All posts tagged: short stories

Savannah Johnston talks about how RITES: Stories initially began as a longing for home, but also the realities of life in Oklahoma, being Indigenous, how watching TV helps with ‘episodic’ writing, more

By Leslie Lindsay In sparse, biting, yet eloquent and compressed prose, Savannah Johnston reveals the truths, sorrow, and joys of the mundane and extraordinary in this collection of stories featuring Indigenous people of Oklahoma. ~WRITERS INTERVIEWING WRITERS~ ALWAYS WITH A BOOK|FICTION FRIDAY Leslie Lindsay & Savannah Johnston in conversation Savannah Johnston is an enrolled member of the Choctaw Nation of Oklahoma living in NYC. Her work has appeared in Gulf Coast, HTML giant, and Gravel, among others. Rites: Stories is her debut collection of fiction, published by Jaded Ibis, a feminist press committed to sharing literature from voices of people of color, those with disabilities, and culturally marginalized voices. ABOUT RITES: Stories: Each of the stories in RITES presents a rich, complex interior life, encompassing the lives of a man newly released from prison as he attempts to reconnect with his family, a young well-endowed girl who becomes a sex worker, drunken feuds at motels, a son who must bury his father, and more. They are struggling, echoes and penumbras of society, and yet we …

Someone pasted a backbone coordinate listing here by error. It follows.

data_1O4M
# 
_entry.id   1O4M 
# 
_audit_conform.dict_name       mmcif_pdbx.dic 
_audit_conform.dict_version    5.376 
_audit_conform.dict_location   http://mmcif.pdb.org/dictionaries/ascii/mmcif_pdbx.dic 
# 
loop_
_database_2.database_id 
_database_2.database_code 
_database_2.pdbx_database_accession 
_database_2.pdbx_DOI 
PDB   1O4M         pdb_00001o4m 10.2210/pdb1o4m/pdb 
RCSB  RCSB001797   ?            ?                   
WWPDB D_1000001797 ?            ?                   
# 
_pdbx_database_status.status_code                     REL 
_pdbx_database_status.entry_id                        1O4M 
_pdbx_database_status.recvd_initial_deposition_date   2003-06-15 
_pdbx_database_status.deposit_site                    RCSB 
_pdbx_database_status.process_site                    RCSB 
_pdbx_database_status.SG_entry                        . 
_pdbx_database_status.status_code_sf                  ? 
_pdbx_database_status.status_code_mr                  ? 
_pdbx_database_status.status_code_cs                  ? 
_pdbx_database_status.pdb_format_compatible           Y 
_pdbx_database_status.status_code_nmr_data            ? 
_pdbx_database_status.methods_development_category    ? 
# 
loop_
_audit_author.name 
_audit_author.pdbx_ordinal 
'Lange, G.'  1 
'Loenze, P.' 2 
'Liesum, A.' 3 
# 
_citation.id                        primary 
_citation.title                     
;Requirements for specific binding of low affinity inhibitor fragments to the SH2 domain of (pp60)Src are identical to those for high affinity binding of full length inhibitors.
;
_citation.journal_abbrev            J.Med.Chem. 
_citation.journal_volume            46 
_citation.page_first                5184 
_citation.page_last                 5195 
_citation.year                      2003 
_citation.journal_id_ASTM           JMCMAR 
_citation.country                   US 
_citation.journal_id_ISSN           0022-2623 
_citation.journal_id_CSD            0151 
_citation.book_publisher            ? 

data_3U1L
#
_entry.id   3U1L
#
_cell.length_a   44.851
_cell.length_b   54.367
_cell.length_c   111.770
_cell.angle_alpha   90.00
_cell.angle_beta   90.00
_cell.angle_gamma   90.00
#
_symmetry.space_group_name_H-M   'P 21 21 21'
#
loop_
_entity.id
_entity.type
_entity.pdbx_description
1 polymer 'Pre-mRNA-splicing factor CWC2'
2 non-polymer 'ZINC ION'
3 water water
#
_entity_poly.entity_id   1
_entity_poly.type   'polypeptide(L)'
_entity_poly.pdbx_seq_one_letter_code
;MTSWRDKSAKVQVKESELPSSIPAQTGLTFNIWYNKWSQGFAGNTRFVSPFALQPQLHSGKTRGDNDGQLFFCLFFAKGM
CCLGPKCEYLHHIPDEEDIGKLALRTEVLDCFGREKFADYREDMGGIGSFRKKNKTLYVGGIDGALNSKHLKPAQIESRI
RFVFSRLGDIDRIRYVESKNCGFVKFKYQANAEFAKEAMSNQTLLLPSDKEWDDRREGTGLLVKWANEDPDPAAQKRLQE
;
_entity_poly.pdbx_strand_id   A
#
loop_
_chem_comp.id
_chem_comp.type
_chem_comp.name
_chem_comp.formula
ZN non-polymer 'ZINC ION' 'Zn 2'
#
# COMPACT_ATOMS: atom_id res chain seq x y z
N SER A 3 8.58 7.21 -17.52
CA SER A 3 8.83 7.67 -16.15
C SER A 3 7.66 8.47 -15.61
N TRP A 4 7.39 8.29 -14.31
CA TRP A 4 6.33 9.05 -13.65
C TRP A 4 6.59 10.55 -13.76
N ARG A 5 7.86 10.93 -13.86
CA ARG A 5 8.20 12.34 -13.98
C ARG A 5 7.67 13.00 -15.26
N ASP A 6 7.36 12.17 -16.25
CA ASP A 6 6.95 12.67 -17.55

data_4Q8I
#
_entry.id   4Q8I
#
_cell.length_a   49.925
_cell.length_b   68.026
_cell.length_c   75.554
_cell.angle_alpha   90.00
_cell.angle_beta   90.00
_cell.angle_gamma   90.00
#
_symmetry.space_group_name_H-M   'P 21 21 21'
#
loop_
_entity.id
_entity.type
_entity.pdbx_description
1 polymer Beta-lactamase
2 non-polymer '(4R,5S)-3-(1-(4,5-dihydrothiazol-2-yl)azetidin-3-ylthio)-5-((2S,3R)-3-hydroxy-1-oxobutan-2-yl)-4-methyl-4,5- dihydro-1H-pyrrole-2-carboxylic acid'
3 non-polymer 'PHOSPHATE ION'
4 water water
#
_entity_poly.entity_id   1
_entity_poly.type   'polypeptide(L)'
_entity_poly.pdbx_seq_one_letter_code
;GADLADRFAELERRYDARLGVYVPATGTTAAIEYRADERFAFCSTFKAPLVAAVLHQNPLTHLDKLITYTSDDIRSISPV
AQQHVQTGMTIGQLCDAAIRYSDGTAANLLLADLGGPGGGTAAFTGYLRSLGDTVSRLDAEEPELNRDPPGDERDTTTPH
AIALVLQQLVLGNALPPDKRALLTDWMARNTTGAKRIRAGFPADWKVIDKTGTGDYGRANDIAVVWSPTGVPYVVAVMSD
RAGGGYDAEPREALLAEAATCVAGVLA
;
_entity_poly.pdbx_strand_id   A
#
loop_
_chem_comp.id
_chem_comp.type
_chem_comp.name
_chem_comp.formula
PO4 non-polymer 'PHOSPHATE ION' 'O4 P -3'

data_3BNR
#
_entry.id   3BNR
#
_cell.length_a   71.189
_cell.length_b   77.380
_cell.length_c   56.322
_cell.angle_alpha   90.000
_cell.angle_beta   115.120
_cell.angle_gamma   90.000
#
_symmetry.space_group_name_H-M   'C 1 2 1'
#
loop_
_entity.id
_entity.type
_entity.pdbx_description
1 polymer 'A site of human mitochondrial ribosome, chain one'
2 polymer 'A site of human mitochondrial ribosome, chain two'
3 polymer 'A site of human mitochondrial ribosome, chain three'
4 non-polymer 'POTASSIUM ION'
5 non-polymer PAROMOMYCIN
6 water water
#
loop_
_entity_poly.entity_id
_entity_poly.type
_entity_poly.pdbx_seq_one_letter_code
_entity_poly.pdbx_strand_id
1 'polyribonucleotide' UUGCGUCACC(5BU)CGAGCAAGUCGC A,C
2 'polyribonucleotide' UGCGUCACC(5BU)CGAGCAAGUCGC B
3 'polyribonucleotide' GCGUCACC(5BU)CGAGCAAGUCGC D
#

Leah Hampton talks about her debut story collection, F*CKFACE, set in rural Appalachia, plus her writing tips & routines, climate change, geography, and so much more

By Leslie Lindsay  A bold, brassy debut collection of short stories set in modern-day Appalachia explore the environmental and geographical elements of these resilient, durable–and often stubborn–folks. ~WEDNESDAYS WITH WRITERS| ALWAYS WITH A BOOK~ Recently, my family and I visited rural Appalachia for the first time; I was swept away. The geography, the landscape was at once familiar, and yet foreign. It stirred me; cast a spell. Something about the purple haze unfurling from the mountains, the way they were formed when the African continent collided with the North American one, creating a buckle, then drifting away, seems somehow poetic and disturbing. And so when Leah Hampton’s F*CKFACE: And Other Stories (Henry Holt, July 2020) came to my attention, I knew I had to read it. F*CKFACE is comprised of twelve short stories, all set in Appalachia, and are at once funny, tragic, and disturbing. There are park rangers and corpses, illicit sex, dead bears and grocery stores, infertility, there’s a young man estranged from his parents and more distanced when he leaves for Afghanistan; there are frogs and locals and …